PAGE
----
Global operators Mainfreight and Rakon produced record earnings but this time the investors were wary as the New Zealand sharemarket dropped more than half a per cent for the third day running.
The S&P/NZX 50 Index traded strongly for most of the day and then eased late afternoon to close at 11,102.84 down 70.53 points or 0.63 per cent after reaching an intraday high of 11,244.73.
There were 55 gainers and 88 decliners on the main board, with 41.71 million shares worth $156.96m changing hands.
Matt Goodson, managing director of Salt Funds Management, said the local market "is a little bit heavy – the selling orders are dominating the buying orders, as has been the case for several months now.
"The movement in Mainfreight was surprising given its strong result but I guess it had been foreshadowed and trading volume was light," he said.
Global transport and logistics company Mainfreight finished $1 ahead at $76 on trade worth $5.03m after announcing another record result for the year ending March. Net profit increased 88.9 per cent to $355.4m on revenue of $5.22 billion, up 47.2 per cent.
It is paying a final dividend of 87c a share on July 22. Mainfreight's share price went as low as $74.50 and as high as $78 during the day.
Mainfreight said the Air & Ocean, Warehousing and Transport divisions had significantly contributed to profitability and growth, and net profit from businesses outside New Zealand now makes up 72 per cent of the group total.
Rakon declined 11c or 6.75 per cent to $1.52 despite reporting record earnings for the year ending March. Net profit rose 244 per cent to $33.11m on revenue of $171.96m, up 34 per cent. Operating earnings (ebitda) were $54.4m, up 132 per cent.
Rakon told the market that revenue was driven by continued demand and growth in 5G telecommunications networks and precision positioning applications, as well as opportunities created by global chip shortages.
Market leader Fisher & Paykel Healthcare, down 35c to $19.55, held an Investor Day and talked about the three new high-flow products it has launched into the global markets.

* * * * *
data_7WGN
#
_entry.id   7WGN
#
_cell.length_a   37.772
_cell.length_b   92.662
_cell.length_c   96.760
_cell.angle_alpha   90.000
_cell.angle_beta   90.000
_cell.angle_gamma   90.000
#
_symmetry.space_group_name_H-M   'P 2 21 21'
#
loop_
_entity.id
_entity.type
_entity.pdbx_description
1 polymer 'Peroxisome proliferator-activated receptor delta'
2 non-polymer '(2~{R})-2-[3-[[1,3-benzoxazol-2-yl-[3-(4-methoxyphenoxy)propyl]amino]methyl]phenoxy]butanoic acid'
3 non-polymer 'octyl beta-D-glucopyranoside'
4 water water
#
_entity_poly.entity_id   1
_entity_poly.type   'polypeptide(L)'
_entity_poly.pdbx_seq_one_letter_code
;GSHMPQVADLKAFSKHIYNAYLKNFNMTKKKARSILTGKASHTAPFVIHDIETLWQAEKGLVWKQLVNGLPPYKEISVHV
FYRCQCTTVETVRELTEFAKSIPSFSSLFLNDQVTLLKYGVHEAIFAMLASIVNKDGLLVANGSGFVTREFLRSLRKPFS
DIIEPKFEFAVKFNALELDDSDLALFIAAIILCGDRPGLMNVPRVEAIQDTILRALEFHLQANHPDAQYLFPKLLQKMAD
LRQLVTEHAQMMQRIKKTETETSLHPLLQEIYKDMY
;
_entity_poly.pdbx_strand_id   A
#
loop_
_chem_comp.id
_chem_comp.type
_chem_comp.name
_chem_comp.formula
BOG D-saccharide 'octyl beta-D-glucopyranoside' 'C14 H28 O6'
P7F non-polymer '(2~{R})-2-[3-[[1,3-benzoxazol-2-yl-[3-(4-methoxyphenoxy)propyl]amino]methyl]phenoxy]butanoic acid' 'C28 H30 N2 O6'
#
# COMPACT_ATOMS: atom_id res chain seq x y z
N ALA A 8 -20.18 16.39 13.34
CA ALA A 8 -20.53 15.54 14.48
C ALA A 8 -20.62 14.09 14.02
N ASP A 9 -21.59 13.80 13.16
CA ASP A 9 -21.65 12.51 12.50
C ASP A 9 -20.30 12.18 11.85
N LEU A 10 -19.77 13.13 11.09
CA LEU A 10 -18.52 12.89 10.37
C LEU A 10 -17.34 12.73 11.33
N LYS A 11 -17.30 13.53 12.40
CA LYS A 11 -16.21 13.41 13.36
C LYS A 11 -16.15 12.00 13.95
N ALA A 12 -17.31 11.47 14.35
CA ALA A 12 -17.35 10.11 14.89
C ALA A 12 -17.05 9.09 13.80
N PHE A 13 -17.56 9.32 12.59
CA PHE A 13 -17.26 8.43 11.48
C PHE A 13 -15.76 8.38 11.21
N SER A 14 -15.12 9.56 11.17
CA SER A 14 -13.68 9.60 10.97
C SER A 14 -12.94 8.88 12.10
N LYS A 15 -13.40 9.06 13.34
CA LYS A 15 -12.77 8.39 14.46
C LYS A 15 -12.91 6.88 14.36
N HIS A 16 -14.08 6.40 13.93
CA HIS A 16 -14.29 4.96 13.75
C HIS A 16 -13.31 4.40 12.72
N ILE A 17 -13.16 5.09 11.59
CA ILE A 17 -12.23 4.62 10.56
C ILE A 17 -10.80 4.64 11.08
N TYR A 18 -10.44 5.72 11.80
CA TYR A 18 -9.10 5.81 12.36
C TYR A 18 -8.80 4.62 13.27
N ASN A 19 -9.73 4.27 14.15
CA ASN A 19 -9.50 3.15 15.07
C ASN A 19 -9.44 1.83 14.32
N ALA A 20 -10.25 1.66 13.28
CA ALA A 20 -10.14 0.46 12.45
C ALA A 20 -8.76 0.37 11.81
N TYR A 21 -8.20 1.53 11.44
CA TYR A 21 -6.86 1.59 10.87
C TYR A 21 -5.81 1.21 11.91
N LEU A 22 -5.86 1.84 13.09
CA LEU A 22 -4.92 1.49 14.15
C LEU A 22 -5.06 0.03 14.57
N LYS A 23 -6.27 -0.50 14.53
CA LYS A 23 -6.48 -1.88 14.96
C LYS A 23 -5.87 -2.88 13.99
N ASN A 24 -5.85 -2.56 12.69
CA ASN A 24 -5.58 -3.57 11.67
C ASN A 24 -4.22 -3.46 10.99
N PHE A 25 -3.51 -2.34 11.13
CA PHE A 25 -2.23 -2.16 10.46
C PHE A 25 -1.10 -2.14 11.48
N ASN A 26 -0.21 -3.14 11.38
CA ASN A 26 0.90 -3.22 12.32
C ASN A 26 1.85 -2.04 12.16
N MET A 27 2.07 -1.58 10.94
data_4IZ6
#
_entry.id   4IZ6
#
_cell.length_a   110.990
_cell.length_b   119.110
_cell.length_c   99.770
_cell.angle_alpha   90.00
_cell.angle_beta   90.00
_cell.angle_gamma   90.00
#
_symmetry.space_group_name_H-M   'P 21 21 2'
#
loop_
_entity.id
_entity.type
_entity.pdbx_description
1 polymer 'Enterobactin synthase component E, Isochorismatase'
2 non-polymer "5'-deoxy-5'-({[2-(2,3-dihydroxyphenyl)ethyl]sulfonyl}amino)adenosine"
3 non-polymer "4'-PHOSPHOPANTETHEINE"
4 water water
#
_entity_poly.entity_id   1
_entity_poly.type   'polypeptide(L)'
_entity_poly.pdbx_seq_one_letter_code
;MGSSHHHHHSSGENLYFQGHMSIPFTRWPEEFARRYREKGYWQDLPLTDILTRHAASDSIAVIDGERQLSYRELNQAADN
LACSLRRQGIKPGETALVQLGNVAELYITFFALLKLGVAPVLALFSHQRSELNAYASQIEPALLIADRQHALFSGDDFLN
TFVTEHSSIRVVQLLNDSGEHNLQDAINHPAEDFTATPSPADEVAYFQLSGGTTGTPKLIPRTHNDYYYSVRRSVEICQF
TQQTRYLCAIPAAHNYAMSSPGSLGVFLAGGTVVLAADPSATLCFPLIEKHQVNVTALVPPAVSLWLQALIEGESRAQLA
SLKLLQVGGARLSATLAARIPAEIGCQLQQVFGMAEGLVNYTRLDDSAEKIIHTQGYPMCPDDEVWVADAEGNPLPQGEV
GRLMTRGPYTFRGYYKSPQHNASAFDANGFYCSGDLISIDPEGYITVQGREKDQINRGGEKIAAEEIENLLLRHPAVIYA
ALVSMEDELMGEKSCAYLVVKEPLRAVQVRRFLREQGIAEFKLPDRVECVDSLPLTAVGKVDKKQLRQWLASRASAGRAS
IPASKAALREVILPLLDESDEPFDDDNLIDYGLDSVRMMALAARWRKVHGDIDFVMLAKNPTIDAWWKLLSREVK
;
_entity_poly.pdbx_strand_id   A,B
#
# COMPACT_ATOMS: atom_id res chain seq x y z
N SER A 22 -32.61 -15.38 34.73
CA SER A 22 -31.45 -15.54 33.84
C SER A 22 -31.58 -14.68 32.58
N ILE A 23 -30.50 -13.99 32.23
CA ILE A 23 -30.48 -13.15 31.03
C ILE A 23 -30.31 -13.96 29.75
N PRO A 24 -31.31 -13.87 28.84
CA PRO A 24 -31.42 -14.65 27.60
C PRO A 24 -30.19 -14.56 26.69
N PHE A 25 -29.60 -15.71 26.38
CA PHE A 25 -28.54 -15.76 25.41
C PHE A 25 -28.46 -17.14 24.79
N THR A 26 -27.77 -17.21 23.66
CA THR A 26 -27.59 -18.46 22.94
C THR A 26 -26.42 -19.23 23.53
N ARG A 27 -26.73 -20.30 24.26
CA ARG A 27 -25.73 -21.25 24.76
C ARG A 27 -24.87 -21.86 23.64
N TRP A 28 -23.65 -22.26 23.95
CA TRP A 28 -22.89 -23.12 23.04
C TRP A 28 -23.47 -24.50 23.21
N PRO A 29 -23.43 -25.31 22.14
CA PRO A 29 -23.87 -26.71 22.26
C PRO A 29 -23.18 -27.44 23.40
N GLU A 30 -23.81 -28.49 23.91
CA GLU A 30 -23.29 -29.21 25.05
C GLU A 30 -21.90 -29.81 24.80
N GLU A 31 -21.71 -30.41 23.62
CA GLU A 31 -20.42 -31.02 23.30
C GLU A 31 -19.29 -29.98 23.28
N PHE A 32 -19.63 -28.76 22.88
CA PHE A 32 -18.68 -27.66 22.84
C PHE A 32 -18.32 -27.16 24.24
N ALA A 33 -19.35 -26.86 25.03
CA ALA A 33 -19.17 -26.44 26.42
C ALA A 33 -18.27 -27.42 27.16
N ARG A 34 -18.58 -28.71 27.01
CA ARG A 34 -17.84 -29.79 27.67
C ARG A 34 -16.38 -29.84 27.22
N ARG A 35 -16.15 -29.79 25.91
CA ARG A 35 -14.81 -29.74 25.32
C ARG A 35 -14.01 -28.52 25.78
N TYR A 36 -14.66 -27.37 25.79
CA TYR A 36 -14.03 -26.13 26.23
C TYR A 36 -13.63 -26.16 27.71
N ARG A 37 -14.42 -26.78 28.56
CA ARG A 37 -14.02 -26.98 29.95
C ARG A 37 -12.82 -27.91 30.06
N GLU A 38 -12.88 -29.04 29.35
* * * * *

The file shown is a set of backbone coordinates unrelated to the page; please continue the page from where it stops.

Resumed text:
Ryman Healthcare, due to fall out of the MSCI global index this Tuesday, continued to climb, gaining 21c or 2.07 per cent to $10.35.
AFT Pharmaceuticals was up 8c or 2 per cent to $4.09; Chorus gained 11c to $7.32; Green Cross Health increased 5c or 3.085 per cent to $1.35; Gentrack collected 5c or 3.23 per cent to $1.60; and Chatham Rock Phosphate picked up a further 7c or 12.96 per cent to 61c.
Insurer Tower, unchanged at 68.5c, reported a 72 per cent fall in net profit to $2.93m on revenue of $214.13m, up 5 per cent for the six months ending March. Tower said the lower profit related to the impact of large storm events in New Zealand and the Tonga volcanic eruption.
Tower is maintaining its full year guidance of $21m-$25m net profit and is paying an interim dividend of 2.5 cents a share on June 30.
Goodson said Tower produced a good result, with premium rises dealing with inflationary cost pressures and only masked by the big-ticket claims.
Among energy companies Contact was down 20c or 2.61 per cent to $7.46, and Mercury also fell 20c or 3.45 per cent to $5.60.
Genesis Energy, up 3c to $2.72, has launched a $225m, 30-year green capital bond, with the ability to accept $60m over-subscriptions.
Eroad plunged 26c or 8.72 per cent to $2.72 after reporting a net loss of $9.62m on increased revenue of $114.9m for the year ending March. Eroad has fallen from a high of $6.70 set in late July last year.
Eroad, which merged with Coretex, told the market it is in a period of significant transition to build greater growth and is forecasting revenue of $150m-$170m in the 2023 financial year.
Pacific Edge fell 6c or 7.23 per cent to 77c after reporting a loss of $19.78m on revenue of $11.44m, up 49 per cent, for the year ending March. Total laboratory throughput of Cxbladder rose 46 per cent to 23,086 tests and commercial test volumes increased 48 per cent to 19,196.
Other decliners were a2 Milk down 12c or 2.48 per cent to $4.72; Auckland International Airport shedding 9.5c to $7.255; Hallenstein Glasson falling 15c or 2.75 per cent to $5.30; and Briscoe Group decreasing 13c or 2.17 per cent to $5.86.
DGL Group fell 15c or 4.48 per cent to $3.20; SkyCity Entertainment was down 5c or 1.84 per cent to $2.67; Napier Port shed 8c or 2.83 per cent to $2.75; and Vulcan Steel declined 31c or 3.1 per cent to $9.68.
NZME was down 5c or 3.7 per cent to $1.30; Sanford declined 14c or 3.23 per cent to $4.19; Harmoney decreased 7c or 2.61 per cent to $7.46; and Accordant Group fell 17c or 8;.02 per cent to $1.95.